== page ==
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‘Russian Spring’ Meduza investigates who’s behind one of the major propaganda outlets covering Russia’s war against Ukraine

Source: Meduza

Story by Daniil Belovodiev. Abridged Translation by Meghan Vicks.

The website Russian Spring (along with its Telegram channel “Operation Z: Russian Spring War Correspondents”) is one of the largest propaganda outlets writing about the war in Ukraine. Since 2014, it has raised funds from readers to help Russian proxy forces and civilians in the self-proclaimed Donetsk and Luhansk “people’s republics” (DNR and LNR), and since 2022 it has been popularizing videos showing the deaths of Ukrainian soldiers and spreading fake news stories about the Ukrainian military pumping its troops full of drugs. The website’s editorial staff and owners are unknown. For Meduza, journalist Daniil Belovodiev — the creator of the open-source intelligence Telegram channel DR417 — investigated possible connections between Russian Spring, the Putin administration, the Russian Orthodox Church, and State Duma lawmaker Dmitry Sablin. Here’s what he found.

The online publication Russian Spring has long broadcast a “patriotic” view of events associated with Ukraine and the war in the Donbas. As of June 2022, Russian Spring was ranked twentieth among the top Russian sites in the “News and Media” category (with nearly 30 million monthly visits, of which 13 percent came from users in Ukraine). In March, at the height of Russia’s full-scale invasion of Ukraine, the number of site visits reached 41 million.

The site’s Telegram channel, “Operation Z: Russian Spring War Correspondents,” publishes exclusive materials from the front: photographs and videos of warfare, monologues by captured Ukrainian soldiers, and military analysis. By mid-June 2022, the channel boasted nearly 900,000 subscribers. According to The Bell, “Russian Spring War Correspondents” is the most popular anonymous political Telegram channel in Russia.

Russian Spring’s homepage says it began publishing on March 16, 2014 — the day of the referendum that paved the way for Russia’s annexation of Crimea. Back then, it mainly featured articles concerning “the military-political situation in the Donbas” and news reports about “Novorossiya.”

Even before the full-scale war began, Russian Spring was known for spreading anti-Ukrainian disinformation. For example, the outlet once published a fake news story using a photo of an actor on the set of the Russian filmWe are from the Future pretending to eat a severed hand. The article was given the headline, “‘Uke eats Rusky’s hand’ — fiendish humor from Banderite blogs.” 

When Russia launched a military operation in Syria in September 2015, Russian Spring began publishing operational military reports. During the eight years of its existence, the outlet has received letters of appreciation from the command of the Russian military group in Syria for “helping to establish peace in the long-suffering Syrian land”; from the LNR’s “communications ministry” for its high-degree of professionalism; and from the DNR’s “information ministry” for “significant media support.”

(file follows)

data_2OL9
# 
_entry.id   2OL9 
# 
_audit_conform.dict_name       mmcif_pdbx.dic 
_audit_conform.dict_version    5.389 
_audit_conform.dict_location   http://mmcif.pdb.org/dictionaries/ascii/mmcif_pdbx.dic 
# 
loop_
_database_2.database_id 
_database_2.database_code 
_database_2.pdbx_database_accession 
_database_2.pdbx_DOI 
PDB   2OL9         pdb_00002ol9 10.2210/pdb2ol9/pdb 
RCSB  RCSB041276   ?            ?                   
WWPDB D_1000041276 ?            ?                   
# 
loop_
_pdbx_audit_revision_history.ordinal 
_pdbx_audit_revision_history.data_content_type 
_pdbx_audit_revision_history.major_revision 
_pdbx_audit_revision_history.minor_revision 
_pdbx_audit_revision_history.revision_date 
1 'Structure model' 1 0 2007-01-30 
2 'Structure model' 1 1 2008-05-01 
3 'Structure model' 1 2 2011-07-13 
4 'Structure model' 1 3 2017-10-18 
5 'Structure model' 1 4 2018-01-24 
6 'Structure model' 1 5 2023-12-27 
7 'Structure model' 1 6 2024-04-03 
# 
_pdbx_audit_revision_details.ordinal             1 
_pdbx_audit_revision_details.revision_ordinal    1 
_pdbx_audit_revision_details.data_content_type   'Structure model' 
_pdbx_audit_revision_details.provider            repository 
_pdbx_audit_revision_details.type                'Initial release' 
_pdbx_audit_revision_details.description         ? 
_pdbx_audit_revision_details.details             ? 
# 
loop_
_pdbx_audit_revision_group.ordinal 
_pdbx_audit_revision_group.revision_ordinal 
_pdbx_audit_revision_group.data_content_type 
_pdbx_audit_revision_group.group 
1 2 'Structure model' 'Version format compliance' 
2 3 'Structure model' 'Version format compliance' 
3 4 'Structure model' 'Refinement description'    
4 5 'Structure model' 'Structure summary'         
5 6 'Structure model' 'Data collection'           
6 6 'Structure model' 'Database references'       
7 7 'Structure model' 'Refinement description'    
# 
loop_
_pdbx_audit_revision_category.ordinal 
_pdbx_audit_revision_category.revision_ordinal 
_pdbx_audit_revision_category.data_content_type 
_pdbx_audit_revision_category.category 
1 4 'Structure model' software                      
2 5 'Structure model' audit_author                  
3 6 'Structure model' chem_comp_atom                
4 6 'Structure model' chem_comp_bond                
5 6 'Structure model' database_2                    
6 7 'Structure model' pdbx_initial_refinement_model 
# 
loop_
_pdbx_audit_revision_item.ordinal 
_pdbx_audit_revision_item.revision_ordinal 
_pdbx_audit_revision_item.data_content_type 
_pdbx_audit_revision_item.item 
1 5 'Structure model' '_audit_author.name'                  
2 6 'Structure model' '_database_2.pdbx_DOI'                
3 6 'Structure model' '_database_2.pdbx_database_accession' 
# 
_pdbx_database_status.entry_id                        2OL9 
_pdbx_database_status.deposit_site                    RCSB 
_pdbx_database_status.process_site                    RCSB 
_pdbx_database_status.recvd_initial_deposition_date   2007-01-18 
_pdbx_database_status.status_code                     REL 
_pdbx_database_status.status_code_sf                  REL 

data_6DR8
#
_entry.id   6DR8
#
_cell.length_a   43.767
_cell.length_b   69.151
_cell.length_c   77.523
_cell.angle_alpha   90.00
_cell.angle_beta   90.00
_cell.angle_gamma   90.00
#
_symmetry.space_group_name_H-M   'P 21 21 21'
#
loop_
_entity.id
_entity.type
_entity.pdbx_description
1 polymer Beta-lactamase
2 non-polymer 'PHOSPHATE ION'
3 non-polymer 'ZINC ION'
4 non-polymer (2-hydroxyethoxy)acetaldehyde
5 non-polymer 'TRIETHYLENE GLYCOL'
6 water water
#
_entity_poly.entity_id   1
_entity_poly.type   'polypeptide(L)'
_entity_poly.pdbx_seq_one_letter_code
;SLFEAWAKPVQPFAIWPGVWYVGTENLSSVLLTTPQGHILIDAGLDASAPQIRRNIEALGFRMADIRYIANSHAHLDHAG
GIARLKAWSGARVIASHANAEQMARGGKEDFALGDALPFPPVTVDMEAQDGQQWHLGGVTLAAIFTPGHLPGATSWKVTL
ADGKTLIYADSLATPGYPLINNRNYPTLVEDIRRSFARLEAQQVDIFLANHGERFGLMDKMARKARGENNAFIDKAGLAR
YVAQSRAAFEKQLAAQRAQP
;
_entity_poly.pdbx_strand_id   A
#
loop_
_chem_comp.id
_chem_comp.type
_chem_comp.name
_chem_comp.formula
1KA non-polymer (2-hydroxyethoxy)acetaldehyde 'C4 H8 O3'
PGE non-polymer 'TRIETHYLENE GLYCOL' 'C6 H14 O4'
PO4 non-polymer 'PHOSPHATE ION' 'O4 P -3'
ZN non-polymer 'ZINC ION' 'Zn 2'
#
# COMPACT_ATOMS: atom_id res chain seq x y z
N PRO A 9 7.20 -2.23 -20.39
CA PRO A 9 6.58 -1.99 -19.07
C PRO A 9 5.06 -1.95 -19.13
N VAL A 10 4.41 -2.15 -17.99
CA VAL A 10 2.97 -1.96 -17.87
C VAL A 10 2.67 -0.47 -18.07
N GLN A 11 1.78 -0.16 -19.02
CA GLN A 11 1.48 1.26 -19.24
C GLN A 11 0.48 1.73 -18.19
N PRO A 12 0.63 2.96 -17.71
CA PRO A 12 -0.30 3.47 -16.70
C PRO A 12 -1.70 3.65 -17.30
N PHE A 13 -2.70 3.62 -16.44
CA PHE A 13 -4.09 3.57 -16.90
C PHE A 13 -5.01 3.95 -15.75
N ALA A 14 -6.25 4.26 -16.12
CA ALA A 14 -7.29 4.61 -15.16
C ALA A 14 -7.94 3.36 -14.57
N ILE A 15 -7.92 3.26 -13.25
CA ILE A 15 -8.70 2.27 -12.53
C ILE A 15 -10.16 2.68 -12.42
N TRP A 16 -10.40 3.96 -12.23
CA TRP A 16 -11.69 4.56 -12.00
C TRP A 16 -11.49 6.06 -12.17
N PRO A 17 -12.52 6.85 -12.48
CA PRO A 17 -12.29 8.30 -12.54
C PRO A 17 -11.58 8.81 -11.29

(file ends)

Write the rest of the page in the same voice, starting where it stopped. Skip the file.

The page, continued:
In 2017, Ukraine’s Information Policy Ministry recommended that the country ban Russian Spring for “inciting ethnic hatred, calling for the overthrow of the constitutional order, and violating the territorial integrity of Ukraine.” 

There is no information about its owner or editorial staff on the Russian Spring website. The “About Us” section states that the outlet was launched by “enthusiasts in the wake of historic events for the Russian world.”  

Are all Russian Spring authors anonymous?

On July 1, the “Russian Spring War Correspondents” Telegram channel reported that scammers posing as affiliates of the channel have been sending its readers private messages and “swindling money allegedly to help the Donbas.” The post then explained that all donations collected by Russian Spring over the past eight years to purchase clothing and medical supplies for Russian proxy troops in the DNR and LNR, as well as food for Donbas, go into the account of Anastasia Mikhailovskaya, a military correspondent for the publication.

In 2015, Anastasia Mikhailovskaya worked as a spokeswoman for Igor Strelkov (Girkin). And in the mid-2000s, she was a member of Eurasian Union of Youth, whose founder and leader, Alexander Dugin, is often referred to as Putin’s ideologue in the Western press. Mikhailovskaya declined to speak with Meduza’s correspondent.

Since February 24, Russian Spring has been publishing exclusive photos and videos obtained directly from the front lines. Its editorial staff refer to Ukrainian soldiers as “neo-Nazis” and “militants.” 

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A ‘Fraternal’ War

On May 7, 2022, Russian Spring published a video on its YouTube channel under the title “Swedish-British NLAW ATGMs explode in the hands of Ukrainian soldiers.” The video shows a young man wearing a black shirt, torn at a shoulder, sitting in front of a blank wall. He introduces himself to the camera as Stanislav Synelnyk.

Synelnyk says that before being captured by Russian forces, he served as a BTR-80 gunner-operator in the 90th Battalion of the 81st Airmobile Brigade, part of Ukraine’s air-assault troops. He was stationed in Kostiantynivka, a city in the Donetsk region.

“When the war started, we were ordered to go in the direction of Kharkiv. There was a very negative mood in the company, nobody wanted to fight. We were forced, we were simply driven as if to a slaughter, like dogs,” the captured soldier says. “What the West is giving us — these NLAWs, [they] explode in your hands, they don’t work. These Javelins don’t work at all, they also self-explode. We don’t want them. Thanks a lot, West …”

At the end of the video, Synelnyk addresses Ukrainian soldiers and urges them to surrender: